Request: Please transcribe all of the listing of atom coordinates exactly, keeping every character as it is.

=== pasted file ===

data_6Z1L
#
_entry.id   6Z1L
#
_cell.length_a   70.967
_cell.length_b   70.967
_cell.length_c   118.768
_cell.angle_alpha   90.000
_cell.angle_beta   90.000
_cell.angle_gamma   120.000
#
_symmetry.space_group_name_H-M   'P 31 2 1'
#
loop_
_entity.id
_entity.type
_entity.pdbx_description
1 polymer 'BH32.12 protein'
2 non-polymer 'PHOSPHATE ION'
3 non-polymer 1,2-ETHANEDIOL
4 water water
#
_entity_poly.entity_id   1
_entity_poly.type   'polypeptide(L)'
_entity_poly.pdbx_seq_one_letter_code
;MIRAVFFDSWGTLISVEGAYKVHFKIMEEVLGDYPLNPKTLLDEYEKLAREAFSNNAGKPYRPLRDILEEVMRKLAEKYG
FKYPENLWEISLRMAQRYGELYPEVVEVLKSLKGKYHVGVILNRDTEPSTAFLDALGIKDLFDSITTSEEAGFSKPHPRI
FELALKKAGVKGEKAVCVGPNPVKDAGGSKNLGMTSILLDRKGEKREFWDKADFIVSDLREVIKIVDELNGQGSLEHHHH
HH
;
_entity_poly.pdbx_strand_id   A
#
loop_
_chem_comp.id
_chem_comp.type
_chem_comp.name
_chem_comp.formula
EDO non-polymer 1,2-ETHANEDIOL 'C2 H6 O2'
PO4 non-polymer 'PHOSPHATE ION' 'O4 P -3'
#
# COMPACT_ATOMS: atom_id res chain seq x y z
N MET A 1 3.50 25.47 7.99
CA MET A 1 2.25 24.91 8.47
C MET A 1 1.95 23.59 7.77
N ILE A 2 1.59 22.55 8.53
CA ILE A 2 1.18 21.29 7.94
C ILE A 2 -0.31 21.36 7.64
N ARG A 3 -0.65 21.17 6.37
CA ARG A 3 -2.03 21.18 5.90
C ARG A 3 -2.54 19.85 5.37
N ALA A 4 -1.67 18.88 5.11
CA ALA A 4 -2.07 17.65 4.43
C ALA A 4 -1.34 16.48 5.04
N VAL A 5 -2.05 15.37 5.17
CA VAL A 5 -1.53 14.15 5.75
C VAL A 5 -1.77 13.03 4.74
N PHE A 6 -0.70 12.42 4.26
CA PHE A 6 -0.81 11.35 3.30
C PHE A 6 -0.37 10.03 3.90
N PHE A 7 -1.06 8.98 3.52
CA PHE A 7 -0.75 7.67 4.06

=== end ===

data_6Z1L
#
_entry.id   6Z1L
#
_cell.length_a   70.967
_cell.length_b   70.967
_cell.length_c   118.768
_cell.angle_alpha   90.000
_cell.angle_beta   90.000
_cell.angle_gamma   120.000
#
_symmetry.space_group_name_H-M   'P 31 2 1'
#
loop_
_entity.id
_entity.type
_entity.pdbx_description
1 polymer 'BH32.12 protein'
2 non-polymer 'PHOSPHATE ION'
3 non-polymer 1,2-ETHANEDIOL
4 water water
#
_entity_poly.entity_id   1
_entity_poly.type   'polypeptide(L)'
_entity_poly.pdbx_seq_one_letter_code
;MIRAVFFDSWGTLISVEGAYKVHFKIMEEVLGDYPLNPKTLLDEYEKLAREAFSNNAGKPYRPLRDILEEVMRKLAEKYG
FKYPENLWEISLRMAQRYGELYPEVVEVLKSLKGKYHVGVILNRDTEPSTAFLDALGIKDLFDSITTSEEAGFSKPHPRI
FELALKKAGVKGEKAVCVGPNPVKDAGGSKNLGMTSILLDRKGEKREFWDKADFIVSDLREVIKIVDELNGQGSLEHHHH
HH
;
_entity_poly.pdbx_strand_id   A
#
loop_
_chem_comp.id
_chem_comp.type
_chem_comp.name
_chem_comp.formula
EDO non-polymer 1,2-ETHANEDIOL 'C2 H6 O2'
PO4 non-polymer 'PHOSPHATE ION' 'O4 P -3'
#
# COMPACT_ATOMS: atom_id res chain seq x y z
N MET A 1 3.50 25.47 7.99
CA MET A 1 2.25 24.91 8.47
C MET A 1 1.95 23.59 7.77
N ILE A 2 1.59 22.55 8.53
CA ILE A 2 1.18 21.29 7.94
C ILE A 2 -0.31 21.36 7.64
N ARG A 3 -0.65 21.17 6.37
CA ARG A 3 -2.03 21.18 5.90
C ARG A 3 -2.54 19.85 5.37
N ALA A 4 -1.67 18.88 5.11
CA ALA A 4 -2.07 17.65 4.43
C ALA A 4 -1.34 16.48 5.04
N VAL A 5 -2.05 15.37 5.17
CA VAL A 5 -1.53 14.15 5.75
C VAL A 5 -1.77 13.03 4.74
N PHE A 6 -0.70 12.42 4.26
CA PHE A 6 -0.81 11.35 3.30
C PHE A 6 -0.37 10.03 3.90
N PHE A 7 -1.06 8.98 3.52
CA PHE A 7 -0.75 7.67 4.06